This performance of Echoes, goes leaps and bounds in explaining the difference between Pink Floyd as third eye musical visionaries, versus the random noodling, or technical masturbation of many of their contemporaries.

As much of the classic rock radio staple that it is, Welcome To The Machine is really the pinnacle of the era’s synthesizer based Rock and Roll epics. If this tune was released on a private label, that damn record would be selling for thousands, and rightly so.

david gilmour drugs

Happy Birthday To The Madcap, Roger Keith Barrett

A tidal wave of ink has been spilled on the life/career/madness/influence of Syd Barrett. Let me, as one infected by his work for some thirty years now, just state, that the music of Syd Barrett shall haunt me til my dying days. Pink Floyd’s debut, Piper At The Gates Of Dawn, may be the single greatest psych record of all time, and his solo recordings are fantastic trips into the convoluted workings of his mind.

I’m gonna stop now, coz I can already see myself writing this for the next few hours if I don’t. One of my Top 10 songwriters/musicians of all time, in any genre.

This collects rare and unseen photographs of and by Barrett, as well as the most comprehensive collection of his visual art available. Needless to say, it looks amazing.

It’s Alan Parsons Birthday

How had I never seen this slice of weirdness before?

In addition to his own records, Parsons was involved in the production of The Beatles, Abbey Road and Let It Be, five Hollies records, Pink Floyd’s, Dark Side of The Moon, Al Stewart’s, Year of The Cat, and dozens of others.

Lots of time with Parsons explaining his crucial involvement in Floyd’s epic

and, of course…

Do you know the name, Davy O’List? Well, you should and here’s why…

In addition to his incendiary guitar work with The Attack, The Nice and UK Glam Rock combo Jet, O’List is the original guitarist for Roxy Music! Let me say that again, the original guitarist for Roxy Music!!!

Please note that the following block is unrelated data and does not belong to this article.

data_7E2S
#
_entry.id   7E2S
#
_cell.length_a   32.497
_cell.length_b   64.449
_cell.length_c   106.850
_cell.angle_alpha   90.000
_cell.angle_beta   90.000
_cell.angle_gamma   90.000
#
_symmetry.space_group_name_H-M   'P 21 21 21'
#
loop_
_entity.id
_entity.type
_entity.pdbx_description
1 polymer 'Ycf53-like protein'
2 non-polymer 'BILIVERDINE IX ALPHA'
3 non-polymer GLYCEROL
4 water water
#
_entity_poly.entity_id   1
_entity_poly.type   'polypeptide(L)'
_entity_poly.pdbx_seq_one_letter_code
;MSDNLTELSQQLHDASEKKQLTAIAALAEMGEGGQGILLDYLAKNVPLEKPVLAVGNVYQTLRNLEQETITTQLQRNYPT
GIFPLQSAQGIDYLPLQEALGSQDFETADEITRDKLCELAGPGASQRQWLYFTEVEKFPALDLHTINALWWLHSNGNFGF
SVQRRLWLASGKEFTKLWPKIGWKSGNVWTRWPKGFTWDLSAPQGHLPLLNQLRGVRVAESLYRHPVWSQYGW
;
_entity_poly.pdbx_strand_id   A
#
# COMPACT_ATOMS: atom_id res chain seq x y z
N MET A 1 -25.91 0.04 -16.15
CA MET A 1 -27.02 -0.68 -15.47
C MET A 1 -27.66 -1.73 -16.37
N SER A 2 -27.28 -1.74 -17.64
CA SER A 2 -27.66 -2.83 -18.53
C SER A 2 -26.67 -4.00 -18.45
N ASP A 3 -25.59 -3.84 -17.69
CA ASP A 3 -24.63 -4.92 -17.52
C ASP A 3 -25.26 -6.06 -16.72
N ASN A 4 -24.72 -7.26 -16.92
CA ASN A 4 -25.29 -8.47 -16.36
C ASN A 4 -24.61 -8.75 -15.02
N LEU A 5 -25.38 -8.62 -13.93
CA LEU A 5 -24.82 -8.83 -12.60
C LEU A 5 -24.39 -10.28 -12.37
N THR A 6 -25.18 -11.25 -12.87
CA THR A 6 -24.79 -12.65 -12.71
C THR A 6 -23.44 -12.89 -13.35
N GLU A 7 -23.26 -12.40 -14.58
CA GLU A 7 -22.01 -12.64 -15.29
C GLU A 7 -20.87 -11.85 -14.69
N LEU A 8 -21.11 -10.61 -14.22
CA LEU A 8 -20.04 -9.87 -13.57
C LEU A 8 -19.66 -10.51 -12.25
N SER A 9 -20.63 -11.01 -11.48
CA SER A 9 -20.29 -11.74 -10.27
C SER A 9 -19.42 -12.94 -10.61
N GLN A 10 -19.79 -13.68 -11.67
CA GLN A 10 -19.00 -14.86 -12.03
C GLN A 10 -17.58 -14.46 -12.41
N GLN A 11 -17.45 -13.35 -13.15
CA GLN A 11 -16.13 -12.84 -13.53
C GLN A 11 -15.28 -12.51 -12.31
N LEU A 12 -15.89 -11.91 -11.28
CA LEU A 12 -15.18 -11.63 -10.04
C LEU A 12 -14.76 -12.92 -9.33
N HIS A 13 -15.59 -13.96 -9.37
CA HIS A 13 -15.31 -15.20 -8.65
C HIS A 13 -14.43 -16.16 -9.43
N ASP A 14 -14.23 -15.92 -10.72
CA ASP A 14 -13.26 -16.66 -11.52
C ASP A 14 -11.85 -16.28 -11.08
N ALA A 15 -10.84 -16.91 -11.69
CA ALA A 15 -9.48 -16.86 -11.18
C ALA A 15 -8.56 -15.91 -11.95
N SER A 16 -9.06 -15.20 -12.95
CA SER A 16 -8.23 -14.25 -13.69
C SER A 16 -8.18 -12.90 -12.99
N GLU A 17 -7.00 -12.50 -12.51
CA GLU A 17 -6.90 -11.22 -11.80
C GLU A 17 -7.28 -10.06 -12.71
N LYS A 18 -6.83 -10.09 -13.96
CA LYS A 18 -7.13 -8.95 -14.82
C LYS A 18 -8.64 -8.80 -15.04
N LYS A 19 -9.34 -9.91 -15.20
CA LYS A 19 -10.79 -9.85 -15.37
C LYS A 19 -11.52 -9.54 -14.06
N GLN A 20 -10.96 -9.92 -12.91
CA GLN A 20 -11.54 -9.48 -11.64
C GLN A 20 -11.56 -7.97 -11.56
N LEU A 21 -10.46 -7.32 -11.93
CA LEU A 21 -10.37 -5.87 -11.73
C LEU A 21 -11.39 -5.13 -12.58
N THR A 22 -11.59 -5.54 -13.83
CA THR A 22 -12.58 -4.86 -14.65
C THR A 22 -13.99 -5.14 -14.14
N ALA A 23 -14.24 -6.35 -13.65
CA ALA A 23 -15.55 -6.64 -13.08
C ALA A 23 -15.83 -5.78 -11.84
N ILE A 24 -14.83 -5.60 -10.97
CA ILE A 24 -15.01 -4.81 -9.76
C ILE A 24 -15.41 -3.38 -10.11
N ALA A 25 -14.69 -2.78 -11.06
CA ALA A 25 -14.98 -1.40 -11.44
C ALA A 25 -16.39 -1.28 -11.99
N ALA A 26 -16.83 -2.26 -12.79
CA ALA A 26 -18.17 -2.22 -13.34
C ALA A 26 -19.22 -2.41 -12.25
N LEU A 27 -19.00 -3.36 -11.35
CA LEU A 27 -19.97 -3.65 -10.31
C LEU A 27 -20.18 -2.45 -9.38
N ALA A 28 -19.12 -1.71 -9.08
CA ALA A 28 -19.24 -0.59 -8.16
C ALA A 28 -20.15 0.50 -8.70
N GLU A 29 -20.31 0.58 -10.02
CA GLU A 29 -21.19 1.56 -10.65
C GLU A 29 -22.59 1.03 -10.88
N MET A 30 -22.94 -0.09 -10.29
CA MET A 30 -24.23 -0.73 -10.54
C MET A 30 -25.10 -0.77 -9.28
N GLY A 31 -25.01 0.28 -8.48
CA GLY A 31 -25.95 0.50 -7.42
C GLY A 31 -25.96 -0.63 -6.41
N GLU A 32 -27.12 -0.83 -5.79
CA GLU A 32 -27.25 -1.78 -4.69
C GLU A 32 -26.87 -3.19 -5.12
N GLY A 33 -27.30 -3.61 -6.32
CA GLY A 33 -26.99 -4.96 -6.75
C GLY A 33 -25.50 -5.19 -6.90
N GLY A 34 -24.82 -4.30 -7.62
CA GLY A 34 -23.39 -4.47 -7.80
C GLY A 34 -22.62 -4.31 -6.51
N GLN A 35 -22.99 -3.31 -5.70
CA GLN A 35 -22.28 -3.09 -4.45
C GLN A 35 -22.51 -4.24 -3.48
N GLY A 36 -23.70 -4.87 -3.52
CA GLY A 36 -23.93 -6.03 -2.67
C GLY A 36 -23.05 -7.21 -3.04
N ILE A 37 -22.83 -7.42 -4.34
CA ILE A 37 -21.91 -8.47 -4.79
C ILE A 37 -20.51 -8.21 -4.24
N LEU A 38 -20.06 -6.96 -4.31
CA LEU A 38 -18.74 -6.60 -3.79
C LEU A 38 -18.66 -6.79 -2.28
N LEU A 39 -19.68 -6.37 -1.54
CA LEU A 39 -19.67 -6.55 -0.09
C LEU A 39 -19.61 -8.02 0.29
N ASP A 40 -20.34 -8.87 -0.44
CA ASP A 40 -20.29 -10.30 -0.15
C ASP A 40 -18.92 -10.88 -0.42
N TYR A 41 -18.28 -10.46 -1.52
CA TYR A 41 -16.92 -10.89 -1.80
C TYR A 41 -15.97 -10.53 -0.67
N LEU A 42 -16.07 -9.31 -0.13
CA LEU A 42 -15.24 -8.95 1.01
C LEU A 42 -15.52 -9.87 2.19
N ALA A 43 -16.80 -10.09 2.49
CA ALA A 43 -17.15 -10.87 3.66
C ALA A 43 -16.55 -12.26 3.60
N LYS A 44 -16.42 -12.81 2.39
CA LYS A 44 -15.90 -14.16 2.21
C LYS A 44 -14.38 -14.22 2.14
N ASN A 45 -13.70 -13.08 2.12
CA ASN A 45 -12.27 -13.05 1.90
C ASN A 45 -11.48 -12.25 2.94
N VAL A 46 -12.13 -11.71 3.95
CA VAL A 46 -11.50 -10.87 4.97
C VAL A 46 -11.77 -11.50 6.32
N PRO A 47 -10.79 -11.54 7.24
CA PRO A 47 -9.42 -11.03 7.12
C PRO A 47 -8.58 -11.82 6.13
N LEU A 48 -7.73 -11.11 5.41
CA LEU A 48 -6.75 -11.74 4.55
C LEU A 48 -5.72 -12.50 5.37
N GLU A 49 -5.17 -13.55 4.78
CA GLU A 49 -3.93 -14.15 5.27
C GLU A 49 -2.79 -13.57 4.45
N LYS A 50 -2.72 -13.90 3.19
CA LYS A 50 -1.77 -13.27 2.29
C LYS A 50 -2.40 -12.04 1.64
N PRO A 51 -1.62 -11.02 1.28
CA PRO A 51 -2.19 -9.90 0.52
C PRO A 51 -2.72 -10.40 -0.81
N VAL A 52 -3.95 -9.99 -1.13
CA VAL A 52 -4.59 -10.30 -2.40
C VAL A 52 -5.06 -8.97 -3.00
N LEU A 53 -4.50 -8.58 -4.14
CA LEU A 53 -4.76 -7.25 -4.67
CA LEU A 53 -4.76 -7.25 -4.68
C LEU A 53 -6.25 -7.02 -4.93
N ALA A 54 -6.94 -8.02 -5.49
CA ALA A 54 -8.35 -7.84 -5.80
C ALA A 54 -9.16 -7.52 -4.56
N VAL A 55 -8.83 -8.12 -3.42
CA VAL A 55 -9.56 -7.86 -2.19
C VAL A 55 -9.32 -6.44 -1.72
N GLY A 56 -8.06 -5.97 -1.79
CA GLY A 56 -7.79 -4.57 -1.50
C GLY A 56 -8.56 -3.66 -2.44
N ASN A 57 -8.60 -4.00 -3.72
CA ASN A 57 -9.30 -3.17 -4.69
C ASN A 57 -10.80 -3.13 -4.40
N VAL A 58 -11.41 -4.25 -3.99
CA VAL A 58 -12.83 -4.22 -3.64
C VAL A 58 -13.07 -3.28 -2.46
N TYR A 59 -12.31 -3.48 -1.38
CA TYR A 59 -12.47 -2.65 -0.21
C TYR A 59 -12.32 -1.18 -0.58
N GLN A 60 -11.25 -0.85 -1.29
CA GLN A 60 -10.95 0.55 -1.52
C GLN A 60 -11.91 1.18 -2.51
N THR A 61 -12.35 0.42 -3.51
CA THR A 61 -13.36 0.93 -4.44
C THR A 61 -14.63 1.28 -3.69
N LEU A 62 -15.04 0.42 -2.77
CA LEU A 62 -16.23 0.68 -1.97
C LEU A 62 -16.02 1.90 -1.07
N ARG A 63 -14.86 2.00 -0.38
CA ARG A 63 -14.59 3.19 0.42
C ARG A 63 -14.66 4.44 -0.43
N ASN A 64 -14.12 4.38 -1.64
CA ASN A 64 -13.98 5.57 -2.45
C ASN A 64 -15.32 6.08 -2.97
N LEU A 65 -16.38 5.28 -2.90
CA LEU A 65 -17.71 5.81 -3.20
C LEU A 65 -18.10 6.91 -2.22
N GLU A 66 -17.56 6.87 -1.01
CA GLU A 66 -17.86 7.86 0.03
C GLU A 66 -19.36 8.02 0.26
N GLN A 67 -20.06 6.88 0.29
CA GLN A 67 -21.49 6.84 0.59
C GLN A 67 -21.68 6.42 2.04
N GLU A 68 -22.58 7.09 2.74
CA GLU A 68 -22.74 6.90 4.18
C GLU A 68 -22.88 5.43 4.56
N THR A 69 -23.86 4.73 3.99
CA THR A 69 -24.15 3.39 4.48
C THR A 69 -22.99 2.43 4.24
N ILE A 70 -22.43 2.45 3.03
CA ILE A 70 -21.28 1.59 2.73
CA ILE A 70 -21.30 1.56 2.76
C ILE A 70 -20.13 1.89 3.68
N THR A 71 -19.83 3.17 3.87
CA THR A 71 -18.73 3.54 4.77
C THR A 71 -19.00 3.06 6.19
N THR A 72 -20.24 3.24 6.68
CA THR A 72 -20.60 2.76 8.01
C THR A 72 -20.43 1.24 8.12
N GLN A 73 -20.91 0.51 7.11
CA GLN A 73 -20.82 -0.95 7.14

In 1971, O’List, having left The Nice, was looking to start his own act, when Bryan Ferry responded to his ad in a trade paper. The current version of Roxy had been turned down when seeking record deals, but with a proven name like O’List in the fold, a contract would be inevitable. At first hesitant to sign on with a rejected group of unknowns, O’List was taken with the band’s set up, particularly Eno’s synths, which having just parted ways with synth pioneer Keith Emerson, and the instrument being a rarity at that time, O’List gravitated towards. Once in the band, O’List set about writing new intros, leads, bridges, harmonies, basically retooling the group and making them into a rock machine and marketable commodity.
By the time of their 1972 self-titled debut, O’List had been replaced by Phil Manzanera, and received no writing credits whatsoever. They did however, perform a BBC session in January of 1972 on which O’List can be heard. His contribution to Roxy has gone largely unrecognized but just one listen to that session will give you the proof of his legacy. While this tape seems to run a bit fast, you get the idea.
A few years after his departure from Roxy, O’List joined up with former members of Sparks and John’s Children to form the amazing, though short lived, Jet.

In addition, O’List once substituted in Pink Floyd, for Syd Barrett(!), when he failed to turn up for a gig on The Nice’s tour with Floyd and Hendrix! Other acts to employ his services include The Misunderstood, John Cale and Jethro Tull.
Back to his first band, The Attack.